How is surgery performed for the treatment of postcholecystectomy syndrome (PCS)?

Updated: Jul 24, 2020
  • Author: Steen W Jensen, MD; Chief Editor: John Geibel, MD, MSc, DSc, AGAF  more...
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After workup, the patient should be made safe for an operation, and the planned operation should be safe for the patient. The operation should be structured to follow a logical and systematic course with attention to detail and careful handling of tissues, especially those of the biliary tract.

The endoscopist should be experienced in evaluating this type of patient, and the surgeon should be experienced in operating on them. A skilled assistant should also be invited, and the radiologist and endoscopist involved in the case should be available for consultation. The patient should be the first and only individual undergoing surgery in the morning. A fresh team in the operating room is helpful in a potentially long and tedious case.

After exploration and lysis of adhesions, intraoperative cholangiography (IOC) should be performed. The only circumstance in which IOC may be omitted is when a nonbiliary source is identified and a high-quality preoperative cholangiogram is available (eg, from ERCP).

Most authorities agree that sphincteroplasty and septoplasty between the CBD and the pancreatic duct should be performed unless the head of the pancreas is hard, fibrotic, or indurated from chronic pancreatitis. In this situation, choledochoduodenostomy may prove more effective. Sphincteroplasty requires a generous right subcostal incision and mobilization of the hepatic flexure of the colon and the duodenum.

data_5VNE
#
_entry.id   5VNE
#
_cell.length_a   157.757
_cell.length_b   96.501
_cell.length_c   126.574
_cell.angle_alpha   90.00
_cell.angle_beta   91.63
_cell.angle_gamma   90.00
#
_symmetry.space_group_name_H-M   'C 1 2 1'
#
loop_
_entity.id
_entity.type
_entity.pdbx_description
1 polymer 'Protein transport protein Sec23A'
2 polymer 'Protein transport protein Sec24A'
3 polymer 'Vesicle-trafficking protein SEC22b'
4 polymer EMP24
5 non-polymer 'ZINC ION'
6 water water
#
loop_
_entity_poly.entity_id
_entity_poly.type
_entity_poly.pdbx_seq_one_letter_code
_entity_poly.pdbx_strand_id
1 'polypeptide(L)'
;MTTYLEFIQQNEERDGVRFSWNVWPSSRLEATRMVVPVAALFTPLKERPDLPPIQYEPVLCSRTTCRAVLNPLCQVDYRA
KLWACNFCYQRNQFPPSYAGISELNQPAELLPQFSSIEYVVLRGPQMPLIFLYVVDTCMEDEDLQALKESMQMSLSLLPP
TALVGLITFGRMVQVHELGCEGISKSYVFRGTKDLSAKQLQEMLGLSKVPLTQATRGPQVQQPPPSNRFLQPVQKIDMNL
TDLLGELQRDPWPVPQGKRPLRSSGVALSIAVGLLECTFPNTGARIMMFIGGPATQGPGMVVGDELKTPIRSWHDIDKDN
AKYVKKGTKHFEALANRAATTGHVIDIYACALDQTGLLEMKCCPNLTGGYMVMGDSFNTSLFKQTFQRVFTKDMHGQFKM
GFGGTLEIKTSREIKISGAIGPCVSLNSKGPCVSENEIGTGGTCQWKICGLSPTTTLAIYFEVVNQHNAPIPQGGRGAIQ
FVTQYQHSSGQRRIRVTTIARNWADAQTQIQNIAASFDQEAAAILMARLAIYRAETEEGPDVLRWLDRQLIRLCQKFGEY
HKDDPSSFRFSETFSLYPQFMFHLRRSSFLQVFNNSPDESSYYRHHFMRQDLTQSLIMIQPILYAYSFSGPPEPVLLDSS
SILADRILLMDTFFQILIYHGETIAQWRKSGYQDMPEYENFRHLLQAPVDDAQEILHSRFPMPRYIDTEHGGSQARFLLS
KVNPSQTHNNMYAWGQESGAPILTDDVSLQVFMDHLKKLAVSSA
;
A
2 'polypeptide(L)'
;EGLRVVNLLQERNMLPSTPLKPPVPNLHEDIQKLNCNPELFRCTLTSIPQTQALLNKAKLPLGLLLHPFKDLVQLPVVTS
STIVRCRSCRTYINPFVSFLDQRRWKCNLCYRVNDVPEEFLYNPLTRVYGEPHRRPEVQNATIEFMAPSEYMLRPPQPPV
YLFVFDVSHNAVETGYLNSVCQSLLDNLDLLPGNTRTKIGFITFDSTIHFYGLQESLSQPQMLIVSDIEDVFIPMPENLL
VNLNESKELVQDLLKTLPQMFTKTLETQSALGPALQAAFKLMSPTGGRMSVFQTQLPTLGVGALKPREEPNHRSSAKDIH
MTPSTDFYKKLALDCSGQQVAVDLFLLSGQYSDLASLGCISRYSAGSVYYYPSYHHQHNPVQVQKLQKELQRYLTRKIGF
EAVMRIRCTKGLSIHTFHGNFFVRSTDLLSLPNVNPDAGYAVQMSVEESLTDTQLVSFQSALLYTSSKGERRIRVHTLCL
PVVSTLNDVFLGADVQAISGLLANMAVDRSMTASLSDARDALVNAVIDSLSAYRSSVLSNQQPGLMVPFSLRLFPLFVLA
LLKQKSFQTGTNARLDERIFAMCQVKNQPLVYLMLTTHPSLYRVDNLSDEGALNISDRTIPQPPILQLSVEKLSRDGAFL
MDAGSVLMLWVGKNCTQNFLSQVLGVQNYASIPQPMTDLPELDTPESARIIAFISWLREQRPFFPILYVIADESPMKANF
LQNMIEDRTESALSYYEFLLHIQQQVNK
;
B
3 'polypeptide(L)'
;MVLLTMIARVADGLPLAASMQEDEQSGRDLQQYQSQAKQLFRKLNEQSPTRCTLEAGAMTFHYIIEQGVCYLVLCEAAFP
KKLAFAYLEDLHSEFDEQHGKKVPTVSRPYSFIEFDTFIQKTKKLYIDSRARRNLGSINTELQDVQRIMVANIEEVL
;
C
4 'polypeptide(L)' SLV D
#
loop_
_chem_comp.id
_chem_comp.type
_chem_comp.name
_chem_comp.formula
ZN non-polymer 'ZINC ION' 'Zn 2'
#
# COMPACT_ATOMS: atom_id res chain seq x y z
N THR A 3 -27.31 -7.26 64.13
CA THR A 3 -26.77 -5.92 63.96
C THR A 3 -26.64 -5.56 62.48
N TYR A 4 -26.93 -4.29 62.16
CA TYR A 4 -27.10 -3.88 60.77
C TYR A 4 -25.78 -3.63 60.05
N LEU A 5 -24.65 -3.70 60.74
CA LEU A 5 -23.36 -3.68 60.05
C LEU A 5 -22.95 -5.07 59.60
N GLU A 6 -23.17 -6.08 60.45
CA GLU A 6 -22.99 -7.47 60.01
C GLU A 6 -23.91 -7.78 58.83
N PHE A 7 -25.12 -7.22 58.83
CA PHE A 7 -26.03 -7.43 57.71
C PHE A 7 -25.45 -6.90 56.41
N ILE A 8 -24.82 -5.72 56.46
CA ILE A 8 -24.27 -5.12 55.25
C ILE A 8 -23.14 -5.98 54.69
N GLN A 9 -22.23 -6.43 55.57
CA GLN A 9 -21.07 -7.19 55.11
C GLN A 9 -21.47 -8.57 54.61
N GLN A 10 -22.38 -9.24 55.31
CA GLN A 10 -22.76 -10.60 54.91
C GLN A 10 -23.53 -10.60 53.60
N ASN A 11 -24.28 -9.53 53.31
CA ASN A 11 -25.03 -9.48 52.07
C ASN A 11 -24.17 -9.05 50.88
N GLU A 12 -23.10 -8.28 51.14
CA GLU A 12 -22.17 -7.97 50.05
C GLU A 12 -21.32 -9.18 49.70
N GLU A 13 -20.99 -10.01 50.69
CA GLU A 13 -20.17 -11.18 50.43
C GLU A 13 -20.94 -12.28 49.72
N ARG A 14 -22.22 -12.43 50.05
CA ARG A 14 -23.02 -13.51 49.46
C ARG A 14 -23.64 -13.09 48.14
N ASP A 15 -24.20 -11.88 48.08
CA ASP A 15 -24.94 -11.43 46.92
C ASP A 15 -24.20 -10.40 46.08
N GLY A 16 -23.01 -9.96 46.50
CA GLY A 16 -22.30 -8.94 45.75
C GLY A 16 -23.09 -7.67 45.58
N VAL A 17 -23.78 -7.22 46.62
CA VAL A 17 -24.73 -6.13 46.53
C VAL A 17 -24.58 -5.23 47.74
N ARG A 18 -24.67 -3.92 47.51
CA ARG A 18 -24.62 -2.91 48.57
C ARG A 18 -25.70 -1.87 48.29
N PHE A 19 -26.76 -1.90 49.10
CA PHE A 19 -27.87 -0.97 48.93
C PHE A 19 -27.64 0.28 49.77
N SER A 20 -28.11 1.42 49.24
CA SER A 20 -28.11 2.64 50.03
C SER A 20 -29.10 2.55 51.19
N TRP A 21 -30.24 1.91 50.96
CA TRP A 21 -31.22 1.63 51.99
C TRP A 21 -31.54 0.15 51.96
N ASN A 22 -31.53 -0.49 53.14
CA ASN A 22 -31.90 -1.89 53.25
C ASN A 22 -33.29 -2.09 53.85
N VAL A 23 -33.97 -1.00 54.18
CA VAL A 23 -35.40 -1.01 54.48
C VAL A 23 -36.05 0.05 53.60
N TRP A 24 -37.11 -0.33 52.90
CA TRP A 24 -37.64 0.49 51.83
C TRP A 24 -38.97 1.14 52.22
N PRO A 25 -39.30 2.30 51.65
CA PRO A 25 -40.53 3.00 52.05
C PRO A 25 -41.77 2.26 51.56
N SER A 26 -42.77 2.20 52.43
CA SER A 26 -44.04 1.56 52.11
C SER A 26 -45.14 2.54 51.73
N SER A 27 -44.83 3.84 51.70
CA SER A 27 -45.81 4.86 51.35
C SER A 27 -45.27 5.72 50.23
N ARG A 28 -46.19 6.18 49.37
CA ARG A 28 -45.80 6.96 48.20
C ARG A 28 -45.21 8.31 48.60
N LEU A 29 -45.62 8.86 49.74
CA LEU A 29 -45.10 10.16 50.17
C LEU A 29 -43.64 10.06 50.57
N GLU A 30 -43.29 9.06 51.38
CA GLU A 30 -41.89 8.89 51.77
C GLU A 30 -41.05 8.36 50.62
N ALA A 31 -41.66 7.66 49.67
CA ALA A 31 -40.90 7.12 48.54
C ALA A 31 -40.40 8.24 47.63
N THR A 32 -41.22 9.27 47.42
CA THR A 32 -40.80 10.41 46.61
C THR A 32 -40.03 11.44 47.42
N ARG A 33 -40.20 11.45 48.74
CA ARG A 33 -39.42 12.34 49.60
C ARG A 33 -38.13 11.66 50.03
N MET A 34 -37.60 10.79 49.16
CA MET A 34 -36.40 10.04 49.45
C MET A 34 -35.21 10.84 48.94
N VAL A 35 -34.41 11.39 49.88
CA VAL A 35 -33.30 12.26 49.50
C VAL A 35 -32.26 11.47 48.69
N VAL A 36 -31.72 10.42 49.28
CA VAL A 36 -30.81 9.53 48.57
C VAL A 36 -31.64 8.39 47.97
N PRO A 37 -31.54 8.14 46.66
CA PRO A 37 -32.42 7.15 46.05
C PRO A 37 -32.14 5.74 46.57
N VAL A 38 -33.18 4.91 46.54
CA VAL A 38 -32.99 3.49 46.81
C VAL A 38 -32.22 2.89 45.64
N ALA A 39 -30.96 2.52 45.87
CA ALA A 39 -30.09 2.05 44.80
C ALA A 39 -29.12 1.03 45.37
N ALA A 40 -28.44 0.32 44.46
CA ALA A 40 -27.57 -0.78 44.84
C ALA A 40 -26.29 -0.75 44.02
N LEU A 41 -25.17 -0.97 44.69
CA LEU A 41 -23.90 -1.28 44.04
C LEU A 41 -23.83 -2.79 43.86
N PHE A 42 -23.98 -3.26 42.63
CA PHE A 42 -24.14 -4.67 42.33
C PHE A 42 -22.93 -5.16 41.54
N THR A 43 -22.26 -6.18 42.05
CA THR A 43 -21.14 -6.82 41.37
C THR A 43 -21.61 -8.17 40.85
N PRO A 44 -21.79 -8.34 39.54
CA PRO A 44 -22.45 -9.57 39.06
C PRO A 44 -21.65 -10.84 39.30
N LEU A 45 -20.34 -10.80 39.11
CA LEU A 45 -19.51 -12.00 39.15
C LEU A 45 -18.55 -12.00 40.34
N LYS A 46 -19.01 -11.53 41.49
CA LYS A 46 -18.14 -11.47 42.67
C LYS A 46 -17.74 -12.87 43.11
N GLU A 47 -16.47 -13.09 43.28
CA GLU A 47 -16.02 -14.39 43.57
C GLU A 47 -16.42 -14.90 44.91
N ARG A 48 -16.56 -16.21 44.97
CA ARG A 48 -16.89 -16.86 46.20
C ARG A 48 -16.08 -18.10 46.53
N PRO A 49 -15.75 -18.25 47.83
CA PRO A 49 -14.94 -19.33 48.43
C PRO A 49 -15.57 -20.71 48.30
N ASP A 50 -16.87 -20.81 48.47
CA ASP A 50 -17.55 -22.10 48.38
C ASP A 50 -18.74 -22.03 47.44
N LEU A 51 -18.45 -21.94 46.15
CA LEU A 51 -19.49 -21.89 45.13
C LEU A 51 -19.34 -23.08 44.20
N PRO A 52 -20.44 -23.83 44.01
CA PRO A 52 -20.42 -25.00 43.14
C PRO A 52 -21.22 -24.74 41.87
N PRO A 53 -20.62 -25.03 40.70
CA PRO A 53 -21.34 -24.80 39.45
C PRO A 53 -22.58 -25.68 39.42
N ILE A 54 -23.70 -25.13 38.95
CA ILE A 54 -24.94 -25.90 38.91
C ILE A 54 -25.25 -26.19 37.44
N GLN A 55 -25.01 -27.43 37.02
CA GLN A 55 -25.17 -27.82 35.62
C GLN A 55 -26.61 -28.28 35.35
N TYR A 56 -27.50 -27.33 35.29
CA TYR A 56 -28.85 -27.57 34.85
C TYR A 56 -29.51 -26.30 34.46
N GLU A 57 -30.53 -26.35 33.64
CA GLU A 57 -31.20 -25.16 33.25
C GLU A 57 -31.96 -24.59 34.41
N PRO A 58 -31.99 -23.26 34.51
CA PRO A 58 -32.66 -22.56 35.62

The portal structures are identified, along with the cystic duct stump. When possible, IOC should be performed through the stump. Choledochoscopy may also be helpful if a stone or potentially malignant stricture was identified. This can also be accomplished via the cystic duct stump. Once the stump is no longer needed, it is ligated with absorbable suture within 5 mm of the CBD junction. If the stump is not used, a T-tube should be placed through the choledochotomy when it is done.

A short duodenotomy is made, centered over the ampulla, and fine silk stay sutures are placed. A small biliary catheter should be placed in either an antegrade or a retrograde fashion.

With 12 o’clock representing cephalad and 9 o’clock posterior, a 3- to 5-mm incision is made at 11 o’clock through the ampulla over the catheter. Fine monofilament absorbable sutures are placed to approximate the duodenal and CBD mucosa. Placement should continue along the catheter for 2-3 cm, using fine Potts scissors. Lachrymal probes can be used to ensure that the pancreatic duct is not ligated.

Secretin (1-2 units intravenously) may be administered to help identify the location of the pancreatic duct. A septoplasty is then carried out in a similar fashion for approximately 1 cm. The result should be the easy passage of a 5-mm probe into the CBD and of a 2-mm probe into the pancreatic duct. Biopsy specimens may be taken as necessary.

The duodenum is closed in two layers. A T-tube is left whenever a choledochotomy is created. Postoperative care should be appropriate for the patient and the operation that was performed.

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